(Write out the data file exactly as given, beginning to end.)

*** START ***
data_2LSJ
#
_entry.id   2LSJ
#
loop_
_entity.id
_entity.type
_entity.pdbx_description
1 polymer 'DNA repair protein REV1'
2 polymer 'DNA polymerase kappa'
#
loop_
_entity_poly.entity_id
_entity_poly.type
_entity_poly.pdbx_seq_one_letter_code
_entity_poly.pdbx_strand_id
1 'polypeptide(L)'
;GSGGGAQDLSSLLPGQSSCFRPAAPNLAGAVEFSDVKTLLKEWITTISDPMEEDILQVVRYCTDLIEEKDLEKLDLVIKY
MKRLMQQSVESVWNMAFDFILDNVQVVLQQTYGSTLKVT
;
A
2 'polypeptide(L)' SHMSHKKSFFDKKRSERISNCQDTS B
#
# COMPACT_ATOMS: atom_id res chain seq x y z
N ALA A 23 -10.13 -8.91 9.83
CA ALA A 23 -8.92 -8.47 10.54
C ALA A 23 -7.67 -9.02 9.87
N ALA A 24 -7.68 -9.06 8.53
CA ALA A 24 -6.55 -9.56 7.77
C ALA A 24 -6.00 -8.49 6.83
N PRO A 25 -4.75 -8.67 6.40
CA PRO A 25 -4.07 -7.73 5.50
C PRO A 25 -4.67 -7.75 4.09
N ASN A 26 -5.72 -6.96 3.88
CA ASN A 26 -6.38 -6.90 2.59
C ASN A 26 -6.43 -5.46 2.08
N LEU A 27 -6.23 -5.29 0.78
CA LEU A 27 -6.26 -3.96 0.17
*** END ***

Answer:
data_2LSJ
#
_entry.id   2LSJ
#
loop_
_entity.id
_entity.type
_entity.pdbx_description
1 polymer 'DNA repair protein REV1'
2 polymer 'DNA polymerase kappa'
#
loop_
_entity_poly.entity_id
_entity_poly.type
_entity_poly.pdbx_seq_one_letter_code
_entity_poly.pdbx_strand_id
1 'polypeptide(L)'
;GSGGGAQDLSSLLPGQSSCFRPAAPNLAGAVEFSDVKTLLKEWITTISDPMEEDILQVVRYCTDLIEEKDLEKLDLVIKY
MKRLMQQSVESVWNMAFDFILDNVQVVLQQTYGSTLKVT
;
A
2 'polypeptide(L)' SHMSHKKSFFDKKRSERISNCQDTS B
#
# COMPACT_ATOMS: atom_id res chain seq x y z
N ALA A 23 -10.13 -8.91 9.83
CA ALA A 23 -8.92 -8.47 10.54
C ALA A 23 -7.67 -9.02 9.87
N ALA A 24 -7.68 -9.06 8.53
CA ALA A 24 -6.55 -9.56 7.77
C ALA A 24 -6.00 -8.49 6.83
N PRO A 25 -4.75 -8.67 6.40
CA PRO A 25 -4.07 -7.73 5.50
C PRO A 25 -4.67 -7.75 4.09
N ASN A 26 -5.72 -6.96 3.88
CA ASN A 26 -6.38 -6.90 2.59
C ASN A 26 -6.43 -5.46 2.08
N LEU A 27 -6.23 -5.29 0.78
CA LEU A 27 -6.26 -3.96 0.17